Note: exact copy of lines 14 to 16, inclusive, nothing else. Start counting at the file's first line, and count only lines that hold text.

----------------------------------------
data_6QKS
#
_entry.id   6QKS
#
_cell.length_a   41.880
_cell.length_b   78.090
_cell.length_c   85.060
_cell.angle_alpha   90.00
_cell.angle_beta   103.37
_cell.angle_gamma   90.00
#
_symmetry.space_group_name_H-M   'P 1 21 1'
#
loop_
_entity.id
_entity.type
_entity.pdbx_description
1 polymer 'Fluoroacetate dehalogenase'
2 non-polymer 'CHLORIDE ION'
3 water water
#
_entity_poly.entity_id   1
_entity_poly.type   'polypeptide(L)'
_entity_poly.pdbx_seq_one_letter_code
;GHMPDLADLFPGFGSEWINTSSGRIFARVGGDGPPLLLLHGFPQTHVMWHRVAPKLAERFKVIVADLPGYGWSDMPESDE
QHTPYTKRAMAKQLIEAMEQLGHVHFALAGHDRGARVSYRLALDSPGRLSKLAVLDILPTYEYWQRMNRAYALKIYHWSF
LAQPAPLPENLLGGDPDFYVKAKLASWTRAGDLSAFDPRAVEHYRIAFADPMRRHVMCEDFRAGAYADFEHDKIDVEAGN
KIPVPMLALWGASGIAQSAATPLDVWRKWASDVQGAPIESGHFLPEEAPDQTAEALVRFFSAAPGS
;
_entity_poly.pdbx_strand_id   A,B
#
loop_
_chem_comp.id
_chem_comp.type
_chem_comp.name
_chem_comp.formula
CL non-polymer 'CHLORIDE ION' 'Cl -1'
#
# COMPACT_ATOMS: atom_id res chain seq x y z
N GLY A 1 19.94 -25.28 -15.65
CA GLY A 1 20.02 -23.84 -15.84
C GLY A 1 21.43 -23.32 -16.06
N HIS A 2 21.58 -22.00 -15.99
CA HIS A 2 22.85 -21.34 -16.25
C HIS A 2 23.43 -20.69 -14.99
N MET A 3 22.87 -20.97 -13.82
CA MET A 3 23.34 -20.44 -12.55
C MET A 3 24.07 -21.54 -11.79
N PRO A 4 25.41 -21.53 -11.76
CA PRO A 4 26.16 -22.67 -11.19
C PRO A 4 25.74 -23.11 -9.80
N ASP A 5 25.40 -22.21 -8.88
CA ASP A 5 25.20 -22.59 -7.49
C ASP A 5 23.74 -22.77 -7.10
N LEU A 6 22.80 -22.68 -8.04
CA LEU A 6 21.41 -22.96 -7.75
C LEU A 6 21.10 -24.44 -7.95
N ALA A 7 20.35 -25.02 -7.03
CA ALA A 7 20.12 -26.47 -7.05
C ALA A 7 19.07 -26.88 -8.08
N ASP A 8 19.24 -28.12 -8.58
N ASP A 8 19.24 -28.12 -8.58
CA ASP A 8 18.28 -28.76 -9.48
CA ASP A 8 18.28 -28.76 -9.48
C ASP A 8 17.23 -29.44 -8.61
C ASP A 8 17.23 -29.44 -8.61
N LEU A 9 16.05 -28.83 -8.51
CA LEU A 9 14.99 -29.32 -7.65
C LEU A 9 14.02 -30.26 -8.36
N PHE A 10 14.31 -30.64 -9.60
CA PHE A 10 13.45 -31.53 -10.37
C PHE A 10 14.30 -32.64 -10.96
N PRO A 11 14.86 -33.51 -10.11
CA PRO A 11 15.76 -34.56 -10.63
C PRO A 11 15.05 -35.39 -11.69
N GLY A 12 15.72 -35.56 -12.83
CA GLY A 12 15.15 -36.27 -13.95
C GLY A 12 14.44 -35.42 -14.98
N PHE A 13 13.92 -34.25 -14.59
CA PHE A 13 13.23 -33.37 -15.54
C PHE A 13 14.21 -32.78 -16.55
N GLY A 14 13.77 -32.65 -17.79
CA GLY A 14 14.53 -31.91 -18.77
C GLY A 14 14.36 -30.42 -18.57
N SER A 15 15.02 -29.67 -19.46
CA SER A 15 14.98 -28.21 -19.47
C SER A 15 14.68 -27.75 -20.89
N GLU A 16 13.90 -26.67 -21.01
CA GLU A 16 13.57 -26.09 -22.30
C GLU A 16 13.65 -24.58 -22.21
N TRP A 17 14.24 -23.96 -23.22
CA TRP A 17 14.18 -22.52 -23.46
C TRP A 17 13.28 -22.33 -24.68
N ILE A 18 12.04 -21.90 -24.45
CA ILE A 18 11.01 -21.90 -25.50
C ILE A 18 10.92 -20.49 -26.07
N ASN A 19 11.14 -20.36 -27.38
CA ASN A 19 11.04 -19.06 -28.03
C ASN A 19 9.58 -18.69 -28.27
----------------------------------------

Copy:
loop_
_entity.id
_entity.type